Friday, August 19, 2011

Three Sacrifices and Three Altars.

The notion of four worlds which also includes three degrees of glory is well established in LDS theology. These three degrees of “glory” are three degrees of “salvation.” Frequent readers of my posts and other materials know that I contend that the three glories are three different “dimensions,” or groups of dimensions (as our current world is a group of three and a half dimensions). If you take this idea further, salvation is a very delineated proposition.

Let me propose this questions: Did the atonement take place in the garden or on the cross?

LDS folks are often quick to answer “the garden” because we have been taught about what happened in the garden, but was the garden the completing of the atonement? If you answered yes then you must believe that the cross was not necessary? Or perhaps it only had to do with accommodating the resurrection? If so why was it that Jesus waited until His experience at the cross was complete to say “it is finished.” The cross is prominently pointed to in scripture as the place of atonement.

I would suggest that the atonement happened in three different glories, and three different places. We see this pointed to in the plan of salvation in stone, the temple. We can observe the underlying structure that is shared with all true temples. Central to this structure is the existence of three levels of salvation, or holiness. For simplicity, let’s look at Solomon’s temple. There are three basic section; the Court representing the Telestial Kingdom, the Holy Place representing the Terrestrial Kingdom, and the Holy of Holies representing the Celestial Kingdom.

Each of these kingdoms has a prominent feature, and that is the altar for that kingdom.

In Solomon’s temple, the space designed to represent the Telestial Kingdom had an altar called the “Altar of Sacrifice.” It is here that the working out of the salvation of man is symbolized, and memorialized.

The gate into the telestial space is equated with membership into the church, or in other words, the Kingdom. To rightfully enter that space the initiate had to accept the principles and ordinances of that space. We are not told all of what went on in Solomon’s Temple, but we do know some things.

The altar in any given holy space represents the spot where God and man come together in that degree of glory, where the symbols of the covenant for that degree are expressed, and where a portion of the “Covenant of Creation” is renewed.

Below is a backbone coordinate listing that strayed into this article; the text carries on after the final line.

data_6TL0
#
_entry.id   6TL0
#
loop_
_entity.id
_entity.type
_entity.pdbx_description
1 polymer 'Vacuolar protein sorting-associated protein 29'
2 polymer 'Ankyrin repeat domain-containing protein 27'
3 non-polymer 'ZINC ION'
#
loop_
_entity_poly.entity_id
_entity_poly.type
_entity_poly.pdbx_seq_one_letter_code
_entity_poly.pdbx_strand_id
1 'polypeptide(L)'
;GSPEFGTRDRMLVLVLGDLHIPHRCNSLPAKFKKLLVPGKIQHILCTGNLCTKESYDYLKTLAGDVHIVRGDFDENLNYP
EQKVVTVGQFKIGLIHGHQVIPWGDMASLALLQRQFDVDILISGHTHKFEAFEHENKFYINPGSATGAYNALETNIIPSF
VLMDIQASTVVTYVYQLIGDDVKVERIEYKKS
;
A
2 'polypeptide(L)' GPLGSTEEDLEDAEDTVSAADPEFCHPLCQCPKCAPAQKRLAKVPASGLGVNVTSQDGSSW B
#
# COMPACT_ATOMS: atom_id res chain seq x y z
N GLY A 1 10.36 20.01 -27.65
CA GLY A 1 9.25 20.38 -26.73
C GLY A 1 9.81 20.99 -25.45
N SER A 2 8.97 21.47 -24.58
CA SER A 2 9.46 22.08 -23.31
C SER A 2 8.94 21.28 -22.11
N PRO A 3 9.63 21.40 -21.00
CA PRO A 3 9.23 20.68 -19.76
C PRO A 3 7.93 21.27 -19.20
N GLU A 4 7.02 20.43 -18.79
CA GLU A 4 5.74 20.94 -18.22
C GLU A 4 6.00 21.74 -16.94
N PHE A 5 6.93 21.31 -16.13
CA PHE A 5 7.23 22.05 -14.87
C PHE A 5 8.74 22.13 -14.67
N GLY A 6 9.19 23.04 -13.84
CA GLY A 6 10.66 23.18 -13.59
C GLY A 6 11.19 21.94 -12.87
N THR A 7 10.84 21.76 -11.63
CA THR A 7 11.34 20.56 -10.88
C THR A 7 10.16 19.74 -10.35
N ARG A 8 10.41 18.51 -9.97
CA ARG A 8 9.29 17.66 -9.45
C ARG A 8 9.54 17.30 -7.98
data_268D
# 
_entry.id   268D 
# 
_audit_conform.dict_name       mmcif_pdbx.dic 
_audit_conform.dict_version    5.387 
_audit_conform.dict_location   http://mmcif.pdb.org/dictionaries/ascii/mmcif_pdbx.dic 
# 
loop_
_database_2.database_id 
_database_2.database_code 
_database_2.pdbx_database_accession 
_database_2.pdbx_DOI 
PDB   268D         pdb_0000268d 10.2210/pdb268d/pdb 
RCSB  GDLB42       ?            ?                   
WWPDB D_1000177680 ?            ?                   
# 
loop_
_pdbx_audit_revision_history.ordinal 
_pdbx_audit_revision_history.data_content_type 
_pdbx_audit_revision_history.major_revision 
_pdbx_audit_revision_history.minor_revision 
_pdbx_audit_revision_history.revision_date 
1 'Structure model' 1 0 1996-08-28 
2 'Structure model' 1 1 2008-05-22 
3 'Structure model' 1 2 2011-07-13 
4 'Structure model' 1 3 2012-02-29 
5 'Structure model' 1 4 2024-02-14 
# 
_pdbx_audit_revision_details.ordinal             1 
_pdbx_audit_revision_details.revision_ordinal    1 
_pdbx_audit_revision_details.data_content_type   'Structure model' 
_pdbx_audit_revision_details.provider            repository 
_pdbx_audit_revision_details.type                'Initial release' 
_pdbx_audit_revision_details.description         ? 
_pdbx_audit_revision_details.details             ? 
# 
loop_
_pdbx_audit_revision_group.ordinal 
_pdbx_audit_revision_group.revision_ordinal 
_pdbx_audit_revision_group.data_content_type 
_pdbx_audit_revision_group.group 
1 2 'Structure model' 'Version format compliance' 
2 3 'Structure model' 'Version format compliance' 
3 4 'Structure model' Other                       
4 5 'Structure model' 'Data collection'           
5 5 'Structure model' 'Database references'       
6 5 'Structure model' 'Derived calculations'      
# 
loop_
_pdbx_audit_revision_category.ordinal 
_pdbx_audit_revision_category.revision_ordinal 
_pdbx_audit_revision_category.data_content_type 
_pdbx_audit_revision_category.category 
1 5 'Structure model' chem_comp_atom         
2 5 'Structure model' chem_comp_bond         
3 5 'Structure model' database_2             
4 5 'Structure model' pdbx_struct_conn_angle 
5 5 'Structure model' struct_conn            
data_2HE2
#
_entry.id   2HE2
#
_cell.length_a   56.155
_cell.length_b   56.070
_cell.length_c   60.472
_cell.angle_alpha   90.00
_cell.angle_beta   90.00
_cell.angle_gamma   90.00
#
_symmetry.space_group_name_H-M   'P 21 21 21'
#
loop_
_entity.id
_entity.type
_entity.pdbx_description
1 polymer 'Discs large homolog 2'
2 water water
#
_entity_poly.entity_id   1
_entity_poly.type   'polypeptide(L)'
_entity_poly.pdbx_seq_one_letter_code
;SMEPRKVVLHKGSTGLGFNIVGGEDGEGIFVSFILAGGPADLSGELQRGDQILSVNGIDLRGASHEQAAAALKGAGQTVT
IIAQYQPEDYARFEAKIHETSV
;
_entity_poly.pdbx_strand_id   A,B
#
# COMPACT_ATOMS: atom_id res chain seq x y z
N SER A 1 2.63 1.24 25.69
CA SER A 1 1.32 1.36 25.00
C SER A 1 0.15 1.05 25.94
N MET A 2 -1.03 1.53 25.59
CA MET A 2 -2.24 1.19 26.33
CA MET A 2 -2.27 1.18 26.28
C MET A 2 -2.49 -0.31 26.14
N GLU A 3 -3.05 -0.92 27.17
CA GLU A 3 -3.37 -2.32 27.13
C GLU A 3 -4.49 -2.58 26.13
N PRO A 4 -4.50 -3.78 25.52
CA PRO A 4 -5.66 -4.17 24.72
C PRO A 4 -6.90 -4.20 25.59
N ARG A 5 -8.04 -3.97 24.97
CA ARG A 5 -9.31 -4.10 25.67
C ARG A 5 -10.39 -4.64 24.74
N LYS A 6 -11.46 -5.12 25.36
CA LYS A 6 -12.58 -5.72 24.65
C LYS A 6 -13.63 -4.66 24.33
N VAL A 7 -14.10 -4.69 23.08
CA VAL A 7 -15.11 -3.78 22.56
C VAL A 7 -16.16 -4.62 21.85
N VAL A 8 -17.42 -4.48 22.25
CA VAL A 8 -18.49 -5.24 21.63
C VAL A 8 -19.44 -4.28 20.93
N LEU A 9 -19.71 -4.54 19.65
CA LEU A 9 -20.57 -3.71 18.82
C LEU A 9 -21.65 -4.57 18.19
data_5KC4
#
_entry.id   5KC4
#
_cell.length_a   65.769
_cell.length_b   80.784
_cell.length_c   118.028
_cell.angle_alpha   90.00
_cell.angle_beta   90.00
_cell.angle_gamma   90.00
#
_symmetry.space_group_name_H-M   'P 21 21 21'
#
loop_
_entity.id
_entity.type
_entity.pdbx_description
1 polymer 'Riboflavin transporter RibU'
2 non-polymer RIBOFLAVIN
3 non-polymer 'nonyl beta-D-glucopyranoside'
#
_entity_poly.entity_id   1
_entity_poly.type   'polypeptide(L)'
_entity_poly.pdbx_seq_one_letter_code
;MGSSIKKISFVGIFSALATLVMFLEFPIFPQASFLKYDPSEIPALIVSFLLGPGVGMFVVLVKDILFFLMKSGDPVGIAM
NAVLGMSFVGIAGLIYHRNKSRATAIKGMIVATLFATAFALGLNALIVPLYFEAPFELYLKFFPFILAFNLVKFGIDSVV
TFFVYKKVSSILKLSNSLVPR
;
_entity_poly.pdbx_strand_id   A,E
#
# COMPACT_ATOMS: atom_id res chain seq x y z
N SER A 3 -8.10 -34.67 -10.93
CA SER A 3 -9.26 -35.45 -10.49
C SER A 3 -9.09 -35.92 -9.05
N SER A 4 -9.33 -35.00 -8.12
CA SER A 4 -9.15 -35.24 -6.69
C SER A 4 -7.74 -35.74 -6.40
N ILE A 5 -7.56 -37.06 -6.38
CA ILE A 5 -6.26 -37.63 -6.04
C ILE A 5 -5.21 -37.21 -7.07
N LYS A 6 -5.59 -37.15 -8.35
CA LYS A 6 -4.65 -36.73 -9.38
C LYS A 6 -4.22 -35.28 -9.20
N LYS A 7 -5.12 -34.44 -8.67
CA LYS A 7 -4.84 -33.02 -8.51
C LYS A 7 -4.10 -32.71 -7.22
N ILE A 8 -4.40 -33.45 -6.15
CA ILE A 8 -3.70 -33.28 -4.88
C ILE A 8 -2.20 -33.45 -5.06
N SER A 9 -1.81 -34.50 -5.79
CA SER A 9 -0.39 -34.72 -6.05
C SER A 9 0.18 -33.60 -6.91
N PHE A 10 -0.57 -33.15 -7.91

The symbols for a kingdom are not some unrelated abstract token, they not only symbolize of the underlying saving truth. they are emblematic of that truth, and in a likeness of that truth, which is the covenant.

The Altar of Sacrifice was the first order of business in the telestial space (The Court). It symbolizes the suffering and death that Christ endured on the cross. It is meant to impress upon us that in a telestial world that justice is achieved in brutal and violent ways. The Altar of Sacrifice is the space where the covenant, the cross, justice, mercy, man, and God come together in what some ancients thought of as a knot, where all of these things intertwine. What happened on the cross is symbolized by what happens on the Altar of Sacrifice.

If we then enter into the space representing the Terrestrial Kingdom (in Solomon’s Temple) we find another type of altar, the Table of Shewbread. It is at this table that the covenants belonging to the Terrestrial Glory, along with the ordinances are expressed.

We know [1] of only two places where Jesus atoned for our sins; the cross and in the Garden of Gethsemane, 
but certainly there are three. It is likely that the place that Jesus retired to with Peter, James, and John, that was farther into the garden than He allowed the other apostles, where He was “exceeding sorrowful unto death” (Mark 14:34) is the place that is represented by the Table of the Shewbread, and is the place of atonement in the Terrestrial World. This could rightfully be referred to that which saves someone into that kingdom, but it might be more properly be described as a level of sanctification.

The Table of the Shewbread has a strong resemblance to the modern LDS rite of Sacrament. The existence of the bread and the wine 
on each table leads us to believe this connection may exist. If this is a real link, we are forced to consider the Sacrament as a Terrestrial Ordinance [2].  Which would also make some symbolic or mystical link between the altar of the Terrestrial Kingdom, and the Sacrament tables of LDS meetinghouses. We could view this as an extension of the temple into our weekly worship. In the telestial realm our baptismal fonts clearly have a theological link to the temple sea on the backs of twelve oxen.